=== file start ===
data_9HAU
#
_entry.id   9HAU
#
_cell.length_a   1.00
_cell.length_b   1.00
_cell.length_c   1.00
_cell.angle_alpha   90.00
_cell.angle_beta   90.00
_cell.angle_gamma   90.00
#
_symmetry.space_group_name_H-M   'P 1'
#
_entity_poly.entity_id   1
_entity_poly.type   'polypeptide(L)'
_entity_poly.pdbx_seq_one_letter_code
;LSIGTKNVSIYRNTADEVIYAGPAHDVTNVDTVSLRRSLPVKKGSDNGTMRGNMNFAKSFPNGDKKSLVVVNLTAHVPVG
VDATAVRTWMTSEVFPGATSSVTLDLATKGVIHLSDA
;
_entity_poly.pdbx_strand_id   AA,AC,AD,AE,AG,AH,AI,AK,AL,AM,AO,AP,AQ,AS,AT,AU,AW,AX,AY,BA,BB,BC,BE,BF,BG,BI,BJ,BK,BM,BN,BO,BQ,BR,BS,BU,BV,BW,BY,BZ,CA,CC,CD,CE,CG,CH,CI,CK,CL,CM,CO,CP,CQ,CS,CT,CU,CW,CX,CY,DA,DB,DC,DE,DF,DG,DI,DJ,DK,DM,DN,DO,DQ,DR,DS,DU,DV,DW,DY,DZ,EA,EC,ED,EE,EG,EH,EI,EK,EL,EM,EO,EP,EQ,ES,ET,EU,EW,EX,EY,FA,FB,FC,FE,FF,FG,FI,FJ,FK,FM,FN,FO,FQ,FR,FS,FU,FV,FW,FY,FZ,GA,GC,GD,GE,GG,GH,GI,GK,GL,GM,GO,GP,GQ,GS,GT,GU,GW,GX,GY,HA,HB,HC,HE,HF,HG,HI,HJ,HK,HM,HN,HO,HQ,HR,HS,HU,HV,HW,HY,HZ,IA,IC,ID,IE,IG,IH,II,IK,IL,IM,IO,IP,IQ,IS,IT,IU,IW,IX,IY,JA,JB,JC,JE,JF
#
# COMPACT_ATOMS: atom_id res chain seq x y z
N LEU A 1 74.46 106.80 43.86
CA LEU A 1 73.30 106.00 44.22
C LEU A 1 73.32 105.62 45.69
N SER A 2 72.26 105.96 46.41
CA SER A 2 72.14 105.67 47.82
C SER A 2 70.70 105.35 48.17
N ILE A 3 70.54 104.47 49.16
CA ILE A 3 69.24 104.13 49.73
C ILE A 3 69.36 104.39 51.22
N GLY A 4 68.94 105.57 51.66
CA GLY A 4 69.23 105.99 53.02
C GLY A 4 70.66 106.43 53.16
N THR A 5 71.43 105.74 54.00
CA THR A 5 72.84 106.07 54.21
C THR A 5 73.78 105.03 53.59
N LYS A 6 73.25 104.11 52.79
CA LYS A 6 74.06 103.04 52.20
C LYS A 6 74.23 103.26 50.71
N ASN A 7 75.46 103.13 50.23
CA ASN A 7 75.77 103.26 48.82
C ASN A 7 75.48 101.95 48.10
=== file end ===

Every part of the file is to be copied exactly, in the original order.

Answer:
data_9HAU
#
_entry.id   9HAU
#
_cell.length_a   1.00
_cell.length_b   1.00
_cell.length_c   1.00
_cell.angle_alpha   90.00
_cell.angle_beta   90.00
_cell.angle_gamma   90.00
#
_symmetry.space_group_name_H-M   'P 1'
#
_entity_poly.entity_id   1
_entity_poly.type   'polypeptide(L)'
_entity_poly.pdbx_seq_one_letter_code
;LSIGTKNVSIYRNTADEVIYAGPAHDVTNVDTVSLRRSLPVKKGSDNGTMRGNMNFAKSFPNGDKKSLVVVNLTAHVPVG
VDATAVRTWMTSEVFPGATSSVTLDLATKGVIHLSDA
;
_entity_poly.pdbx_strand_id   AA,AC,AD,AE,AG,AH,AI,AK,AL,AM,AO,AP,AQ,AS,AT,AU,AW,AX,AY,BA,BB,BC,BE,BF,BG,BI,BJ,BK,BM,BN,BO,BQ,BR,BS,BU,BV,BW,BY,BZ,CA,CC,CD,CE,CG,CH,CI,CK,CL,CM,CO,CP,CQ,CS,CT,CU,CW,CX,CY,DA,DB,DC,DE,DF,DG,DI,DJ,DK,DM,DN,DO,DQ,DR,DS,DU,DV,DW,DY,DZ,EA,EC,ED,EE,EG,EH,EI,EK,EL,EM,EO,EP,EQ,ES,ET,EU,EW,EX,EY,FA,FB,FC,FE,FF,FG,FI,FJ,FK,FM,FN,FO,FQ,FR,FS,FU,FV,FW,FY,FZ,GA,GC,GD,GE,GG,GH,GI,GK,GL,GM,GO,GP,GQ,GS,GT,GU,GW,GX,GY,HA,HB,HC,HE,HF,HG,HI,HJ,HK,HM,HN,HO,HQ,HR,HS,HU,HV,HW,HY,HZ,IA,IC,ID,IE,IG,IH,II,IK,IL,IM,IO,IP,IQ,IS,IT,IU,IW,IX,IY,JA,JB,JC,JE,JF
#
# COMPACT_ATOMS: atom_id res chain seq x y z
N LEU A 1 74.46 106.80 43.86
CA LEU A 1 73.30 106.00 44.22
C LEU A 1 73.32 105.62 45.69
N SER A 2 72.26 105.96 46.41
CA SER A 2 72.14 105.67 47.82
C SER A 2 70.70 105.35 48.17
N ILE A 3 70.54 104.47 49.16
CA ILE A 3 69.24 104.13 49.73
C ILE A 3 69.36 104.39 51.22
N GLY A 4 68.94 105.57 51.66
CA GLY A 4 69.23 105.99 53.02
C GLY A 4 70.66 106.43 53.16
N THR A 5 71.43 105.74 54.00
CA THR A 5 72.84 106.07 54.21
C THR A 5 73.78 105.03 53.59
N LYS A 6 73.25 104.11 52.79
CA LYS A 6 74.06 103.04 52.20
C LYS A 6 74.23 103.26 50.71
N ASN A 7 75.46 103.13 50.23
CA ASN A 7 75.77 103.26 48.82
C ASN A 7 75.48 101.95 48.10